The Choice in Paying Taxes

The Choice in Paying Taxes

Too many people think they have no choice regarding paying taxes. That is simply not true. There are many choices, some have immediate consequences and some are very much delayed.

I know one individual who started a corporation when he was relatively young and began building rental property: duplexes, four and sixplexes. The individual built them all by himself, no employees or help from anyone. He never pulled a wage from his company and therefore his property was valued only at purchase price and material cost. His annual income for well over forty years always hovered around poverty level. However, when it was time to retire he began to sell his properties. Now it was time to pay the taxes. Forty years of no taxes finally came to an end. Now, with proper planning he reduced his taxes payable significantly but he still had to write the biggest check he ever wrote in his life. This gentleman primarily held one business model for over forty years. He limited his opportunity but followed a plan that had very significant immediate and long term consequences. His immediate lifestyle for over half a century never deviated more than 15-20%. He had one tax bill at the end of his career. He lived with that result.

Every choice has consequences. Some of the best choices require the person to think much further down the road than just the next few dotted lines.

I had an operator come into one of our offices and ask what we could do to reduce their taxes for last year (they didn’t like the figure they got from another firm). My office manager replied with the correct answer… “Probably nothing significant! However, if you want to reduce next year’s taxes by $10,500+ I can help you with that”. The client didn’t like the answer and walked out. The real funny part was this was not the first time they came to us. They walked in last year with the same question, and left without doing anything different.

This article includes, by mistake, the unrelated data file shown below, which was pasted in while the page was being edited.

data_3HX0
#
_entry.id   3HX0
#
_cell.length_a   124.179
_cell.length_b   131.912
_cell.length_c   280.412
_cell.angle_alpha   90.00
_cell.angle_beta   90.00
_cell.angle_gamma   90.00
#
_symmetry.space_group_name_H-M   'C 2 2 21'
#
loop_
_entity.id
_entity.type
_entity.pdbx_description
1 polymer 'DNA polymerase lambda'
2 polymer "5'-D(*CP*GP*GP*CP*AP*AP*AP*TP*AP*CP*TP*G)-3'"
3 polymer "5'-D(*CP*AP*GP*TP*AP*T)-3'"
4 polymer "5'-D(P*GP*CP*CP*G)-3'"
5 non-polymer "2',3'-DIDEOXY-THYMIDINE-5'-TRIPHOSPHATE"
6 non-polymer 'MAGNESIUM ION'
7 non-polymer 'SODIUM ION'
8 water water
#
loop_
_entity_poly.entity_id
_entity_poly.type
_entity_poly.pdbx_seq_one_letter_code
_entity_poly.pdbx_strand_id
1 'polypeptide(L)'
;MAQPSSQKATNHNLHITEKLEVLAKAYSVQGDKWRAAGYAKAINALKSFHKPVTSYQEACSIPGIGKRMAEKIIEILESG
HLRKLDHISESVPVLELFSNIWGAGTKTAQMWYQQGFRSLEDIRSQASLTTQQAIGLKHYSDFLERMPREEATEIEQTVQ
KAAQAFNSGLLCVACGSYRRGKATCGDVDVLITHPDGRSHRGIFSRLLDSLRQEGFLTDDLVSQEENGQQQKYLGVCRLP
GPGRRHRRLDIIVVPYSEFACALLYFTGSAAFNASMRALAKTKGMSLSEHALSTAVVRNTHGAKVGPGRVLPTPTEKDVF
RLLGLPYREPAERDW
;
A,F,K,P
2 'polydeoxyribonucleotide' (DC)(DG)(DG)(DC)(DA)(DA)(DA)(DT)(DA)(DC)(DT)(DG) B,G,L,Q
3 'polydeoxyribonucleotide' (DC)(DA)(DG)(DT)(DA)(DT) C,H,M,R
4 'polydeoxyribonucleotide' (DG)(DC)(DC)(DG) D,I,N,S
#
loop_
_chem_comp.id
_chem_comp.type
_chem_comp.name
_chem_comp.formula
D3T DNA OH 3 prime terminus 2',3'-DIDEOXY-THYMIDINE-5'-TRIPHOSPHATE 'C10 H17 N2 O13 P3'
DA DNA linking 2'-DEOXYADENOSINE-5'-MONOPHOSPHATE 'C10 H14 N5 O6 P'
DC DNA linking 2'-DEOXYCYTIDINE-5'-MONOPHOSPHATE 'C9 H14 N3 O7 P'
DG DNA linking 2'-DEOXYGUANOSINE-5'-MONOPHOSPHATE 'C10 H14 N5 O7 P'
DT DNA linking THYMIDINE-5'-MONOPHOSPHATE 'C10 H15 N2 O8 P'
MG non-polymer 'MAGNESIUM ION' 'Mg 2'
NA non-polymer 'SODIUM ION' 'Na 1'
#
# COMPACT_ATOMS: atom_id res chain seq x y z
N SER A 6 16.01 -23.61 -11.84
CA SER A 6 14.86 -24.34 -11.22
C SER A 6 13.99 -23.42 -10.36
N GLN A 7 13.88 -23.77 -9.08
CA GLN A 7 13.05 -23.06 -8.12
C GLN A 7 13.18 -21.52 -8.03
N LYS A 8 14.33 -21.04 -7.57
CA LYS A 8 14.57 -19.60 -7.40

I believe it was Albert Einstein who said, the definition of insanity is “doing the same thing over and over again and expecting different results”.

I have had the pleasure of writing for Over the Road since 2008. Several times a year I present what my first book discussed, reducing taxes by using the non-taxable benefits available to a wide range of industries (including trucking). The system is not for the short minded operator. It’s designed for serious businesses.

For those who want to legally reduce their taxes it is a choice and a discipline that produces phenomenal results. Nearly everyone must be tutored into the system because there is a lot to learn and it has to be done right. However, the return on investment is many multiples. It may not guarantee success as an operator but it greatly reduces one major obstacle… taxes.

The average Canadian operator pays between $12,000 and $18,000 in taxes. They are in travel status an average of 240-250 days per year. Using non-taxable benefits they end up only paying taxes between $2,000 and $8,000.

I still have the occasional client who pays a great deal more than $8,000 but it must be said they also make a great deal more than the average Canadian operator.

Occasionally I get and operator who thinks it’s my job to eliminate taxes no matter how much they make. Canadian tax laws have a word for that “incarcerated”. Everyone should pay their fair share of taxes. Using the right system defines the word fair.

Robert Scheper

Robert D Scheper has a Masters Degree in Business Administration and is the author of two books, “Making Your Miles Count: Taxes, Taxes, Taxes” and "Making Your Miles Count: Choosing a Trucking Company".

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